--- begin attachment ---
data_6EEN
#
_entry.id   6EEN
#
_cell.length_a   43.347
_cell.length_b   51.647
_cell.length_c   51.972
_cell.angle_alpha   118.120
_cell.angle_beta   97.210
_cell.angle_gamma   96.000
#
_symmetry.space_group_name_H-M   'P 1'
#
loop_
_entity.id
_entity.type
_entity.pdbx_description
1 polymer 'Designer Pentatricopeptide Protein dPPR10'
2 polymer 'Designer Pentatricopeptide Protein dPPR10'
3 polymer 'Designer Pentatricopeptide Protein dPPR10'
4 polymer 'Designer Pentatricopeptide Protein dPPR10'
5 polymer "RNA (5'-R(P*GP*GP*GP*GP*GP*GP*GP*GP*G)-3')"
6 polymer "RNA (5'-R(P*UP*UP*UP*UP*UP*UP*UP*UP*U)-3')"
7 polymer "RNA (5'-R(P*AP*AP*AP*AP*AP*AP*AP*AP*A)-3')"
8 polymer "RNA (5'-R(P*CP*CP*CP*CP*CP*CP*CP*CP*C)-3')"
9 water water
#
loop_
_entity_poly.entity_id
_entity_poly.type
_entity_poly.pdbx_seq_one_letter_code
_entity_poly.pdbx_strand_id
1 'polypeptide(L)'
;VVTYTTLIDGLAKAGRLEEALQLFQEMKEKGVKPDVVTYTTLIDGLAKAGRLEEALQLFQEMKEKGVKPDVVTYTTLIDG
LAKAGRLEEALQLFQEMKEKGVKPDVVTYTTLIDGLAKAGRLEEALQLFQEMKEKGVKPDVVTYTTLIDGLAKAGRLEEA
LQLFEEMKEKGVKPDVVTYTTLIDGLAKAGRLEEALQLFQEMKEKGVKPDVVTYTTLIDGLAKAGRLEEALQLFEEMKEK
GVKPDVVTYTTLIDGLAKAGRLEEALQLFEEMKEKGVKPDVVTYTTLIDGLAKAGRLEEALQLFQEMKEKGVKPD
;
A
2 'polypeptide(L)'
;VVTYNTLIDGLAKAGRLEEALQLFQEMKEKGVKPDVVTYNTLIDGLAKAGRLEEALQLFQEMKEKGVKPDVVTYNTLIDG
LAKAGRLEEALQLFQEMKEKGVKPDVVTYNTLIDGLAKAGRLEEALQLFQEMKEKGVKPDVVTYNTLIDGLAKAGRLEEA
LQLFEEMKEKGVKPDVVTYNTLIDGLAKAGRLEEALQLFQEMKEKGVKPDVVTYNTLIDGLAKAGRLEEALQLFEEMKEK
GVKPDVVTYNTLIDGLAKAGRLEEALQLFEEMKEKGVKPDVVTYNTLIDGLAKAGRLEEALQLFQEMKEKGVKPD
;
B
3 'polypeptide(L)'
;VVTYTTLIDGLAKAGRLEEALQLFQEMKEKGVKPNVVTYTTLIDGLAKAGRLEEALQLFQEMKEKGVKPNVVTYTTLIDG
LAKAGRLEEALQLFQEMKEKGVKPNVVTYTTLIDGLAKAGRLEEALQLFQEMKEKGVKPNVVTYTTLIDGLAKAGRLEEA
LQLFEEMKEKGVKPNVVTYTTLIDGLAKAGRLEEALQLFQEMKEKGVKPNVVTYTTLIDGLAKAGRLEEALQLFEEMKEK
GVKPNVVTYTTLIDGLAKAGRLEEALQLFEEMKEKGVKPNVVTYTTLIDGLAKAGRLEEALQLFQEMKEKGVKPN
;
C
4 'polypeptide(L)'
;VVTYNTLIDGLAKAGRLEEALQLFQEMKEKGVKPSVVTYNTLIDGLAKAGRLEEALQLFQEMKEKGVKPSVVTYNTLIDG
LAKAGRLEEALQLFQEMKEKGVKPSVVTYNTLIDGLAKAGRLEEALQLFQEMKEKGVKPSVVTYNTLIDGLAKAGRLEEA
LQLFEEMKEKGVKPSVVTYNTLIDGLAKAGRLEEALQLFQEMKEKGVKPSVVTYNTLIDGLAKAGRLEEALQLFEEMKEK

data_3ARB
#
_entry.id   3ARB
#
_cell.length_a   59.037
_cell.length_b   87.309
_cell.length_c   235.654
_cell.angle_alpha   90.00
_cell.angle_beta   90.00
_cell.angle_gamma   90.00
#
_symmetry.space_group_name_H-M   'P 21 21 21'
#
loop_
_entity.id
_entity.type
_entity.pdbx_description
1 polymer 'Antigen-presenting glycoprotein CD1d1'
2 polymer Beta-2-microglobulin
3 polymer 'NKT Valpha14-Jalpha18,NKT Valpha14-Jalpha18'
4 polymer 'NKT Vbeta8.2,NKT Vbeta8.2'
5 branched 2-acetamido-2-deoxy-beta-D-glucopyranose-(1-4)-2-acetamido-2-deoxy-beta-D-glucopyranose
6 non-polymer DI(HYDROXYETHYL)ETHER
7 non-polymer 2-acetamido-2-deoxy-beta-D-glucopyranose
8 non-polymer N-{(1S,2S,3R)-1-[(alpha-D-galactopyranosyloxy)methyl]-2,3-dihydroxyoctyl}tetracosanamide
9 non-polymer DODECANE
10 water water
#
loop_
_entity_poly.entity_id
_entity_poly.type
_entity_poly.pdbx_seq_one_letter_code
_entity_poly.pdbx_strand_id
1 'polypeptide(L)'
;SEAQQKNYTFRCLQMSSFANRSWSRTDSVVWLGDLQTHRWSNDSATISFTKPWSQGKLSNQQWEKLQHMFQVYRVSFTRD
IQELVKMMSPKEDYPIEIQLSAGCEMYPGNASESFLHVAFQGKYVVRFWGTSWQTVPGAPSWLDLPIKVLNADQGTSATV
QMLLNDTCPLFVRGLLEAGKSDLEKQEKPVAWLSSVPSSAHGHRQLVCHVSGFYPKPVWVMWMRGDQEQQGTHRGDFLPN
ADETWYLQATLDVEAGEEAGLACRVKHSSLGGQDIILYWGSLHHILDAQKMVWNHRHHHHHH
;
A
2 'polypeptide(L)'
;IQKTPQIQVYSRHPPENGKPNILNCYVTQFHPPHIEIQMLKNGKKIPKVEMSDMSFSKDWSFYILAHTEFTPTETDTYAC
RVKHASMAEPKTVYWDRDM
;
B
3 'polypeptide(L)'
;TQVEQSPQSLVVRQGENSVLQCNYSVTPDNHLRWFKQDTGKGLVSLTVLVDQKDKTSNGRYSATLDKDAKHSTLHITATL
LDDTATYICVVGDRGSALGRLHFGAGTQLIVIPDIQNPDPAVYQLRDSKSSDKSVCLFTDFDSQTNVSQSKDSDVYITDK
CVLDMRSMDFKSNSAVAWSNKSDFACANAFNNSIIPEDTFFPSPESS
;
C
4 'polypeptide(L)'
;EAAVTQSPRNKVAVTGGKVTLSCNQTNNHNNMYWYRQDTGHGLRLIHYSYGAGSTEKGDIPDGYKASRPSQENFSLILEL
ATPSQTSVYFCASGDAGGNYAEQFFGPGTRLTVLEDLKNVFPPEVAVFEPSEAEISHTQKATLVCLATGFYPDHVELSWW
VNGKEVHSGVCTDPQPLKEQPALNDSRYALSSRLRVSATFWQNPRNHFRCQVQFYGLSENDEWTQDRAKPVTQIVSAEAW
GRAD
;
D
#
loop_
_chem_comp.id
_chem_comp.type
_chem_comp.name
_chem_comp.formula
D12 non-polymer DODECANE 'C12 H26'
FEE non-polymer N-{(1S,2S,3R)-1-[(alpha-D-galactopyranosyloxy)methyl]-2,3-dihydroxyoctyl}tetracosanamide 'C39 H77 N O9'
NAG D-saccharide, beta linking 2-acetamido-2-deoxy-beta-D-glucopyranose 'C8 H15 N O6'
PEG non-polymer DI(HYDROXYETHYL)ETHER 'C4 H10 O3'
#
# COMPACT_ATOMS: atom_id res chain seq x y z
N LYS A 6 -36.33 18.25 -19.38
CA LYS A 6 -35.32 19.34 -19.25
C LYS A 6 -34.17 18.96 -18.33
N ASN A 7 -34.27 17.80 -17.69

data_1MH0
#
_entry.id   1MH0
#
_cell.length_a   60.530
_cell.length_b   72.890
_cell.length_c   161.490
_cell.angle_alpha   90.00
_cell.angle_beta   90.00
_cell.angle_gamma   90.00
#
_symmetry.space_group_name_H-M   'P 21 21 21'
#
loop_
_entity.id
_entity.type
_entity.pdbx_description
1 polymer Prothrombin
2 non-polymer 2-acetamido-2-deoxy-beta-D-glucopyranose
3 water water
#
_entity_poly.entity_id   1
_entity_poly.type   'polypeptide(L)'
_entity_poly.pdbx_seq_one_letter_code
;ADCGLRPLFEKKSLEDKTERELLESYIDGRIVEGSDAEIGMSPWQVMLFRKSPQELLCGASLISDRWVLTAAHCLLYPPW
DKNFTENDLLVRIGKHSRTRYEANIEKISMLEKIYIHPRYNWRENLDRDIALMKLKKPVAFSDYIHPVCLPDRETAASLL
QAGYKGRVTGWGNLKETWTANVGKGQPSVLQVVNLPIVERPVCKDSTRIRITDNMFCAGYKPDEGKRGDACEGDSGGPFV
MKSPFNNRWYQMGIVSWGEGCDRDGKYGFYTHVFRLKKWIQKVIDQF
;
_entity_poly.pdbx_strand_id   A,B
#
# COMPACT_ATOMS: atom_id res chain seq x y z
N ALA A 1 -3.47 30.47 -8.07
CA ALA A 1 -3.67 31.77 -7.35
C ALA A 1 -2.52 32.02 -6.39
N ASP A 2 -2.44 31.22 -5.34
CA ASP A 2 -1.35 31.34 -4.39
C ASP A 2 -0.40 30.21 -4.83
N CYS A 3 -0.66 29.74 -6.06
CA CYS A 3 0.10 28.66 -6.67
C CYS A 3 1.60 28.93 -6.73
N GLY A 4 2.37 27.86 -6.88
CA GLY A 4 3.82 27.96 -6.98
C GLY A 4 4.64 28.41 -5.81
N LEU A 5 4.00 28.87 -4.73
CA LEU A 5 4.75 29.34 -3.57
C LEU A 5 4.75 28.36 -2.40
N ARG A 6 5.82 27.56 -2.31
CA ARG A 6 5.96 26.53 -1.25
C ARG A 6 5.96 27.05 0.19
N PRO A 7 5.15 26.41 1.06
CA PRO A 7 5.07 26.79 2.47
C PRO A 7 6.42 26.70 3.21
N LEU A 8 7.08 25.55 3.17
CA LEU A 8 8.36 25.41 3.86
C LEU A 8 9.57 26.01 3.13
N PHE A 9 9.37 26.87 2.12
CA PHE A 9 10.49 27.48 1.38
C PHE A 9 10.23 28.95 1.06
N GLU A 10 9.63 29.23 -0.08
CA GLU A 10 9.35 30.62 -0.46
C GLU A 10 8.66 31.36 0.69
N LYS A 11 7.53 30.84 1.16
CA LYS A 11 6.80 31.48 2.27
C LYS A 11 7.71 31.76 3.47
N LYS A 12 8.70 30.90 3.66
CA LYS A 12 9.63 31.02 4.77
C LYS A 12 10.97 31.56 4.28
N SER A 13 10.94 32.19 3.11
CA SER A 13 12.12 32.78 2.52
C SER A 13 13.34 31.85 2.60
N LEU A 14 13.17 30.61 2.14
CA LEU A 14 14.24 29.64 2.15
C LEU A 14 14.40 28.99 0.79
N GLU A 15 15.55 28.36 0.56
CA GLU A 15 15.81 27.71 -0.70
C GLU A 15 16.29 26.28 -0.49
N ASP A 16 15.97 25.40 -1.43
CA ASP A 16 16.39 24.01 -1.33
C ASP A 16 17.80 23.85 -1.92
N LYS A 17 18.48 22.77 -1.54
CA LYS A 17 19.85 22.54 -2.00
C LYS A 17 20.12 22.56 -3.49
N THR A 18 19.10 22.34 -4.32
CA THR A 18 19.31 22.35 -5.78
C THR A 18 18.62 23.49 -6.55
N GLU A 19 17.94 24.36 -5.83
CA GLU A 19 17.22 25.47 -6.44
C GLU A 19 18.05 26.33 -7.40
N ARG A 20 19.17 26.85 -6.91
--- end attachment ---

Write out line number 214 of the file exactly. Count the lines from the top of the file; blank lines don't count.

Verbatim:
C LYS A 17 20.12 22.56 -3.49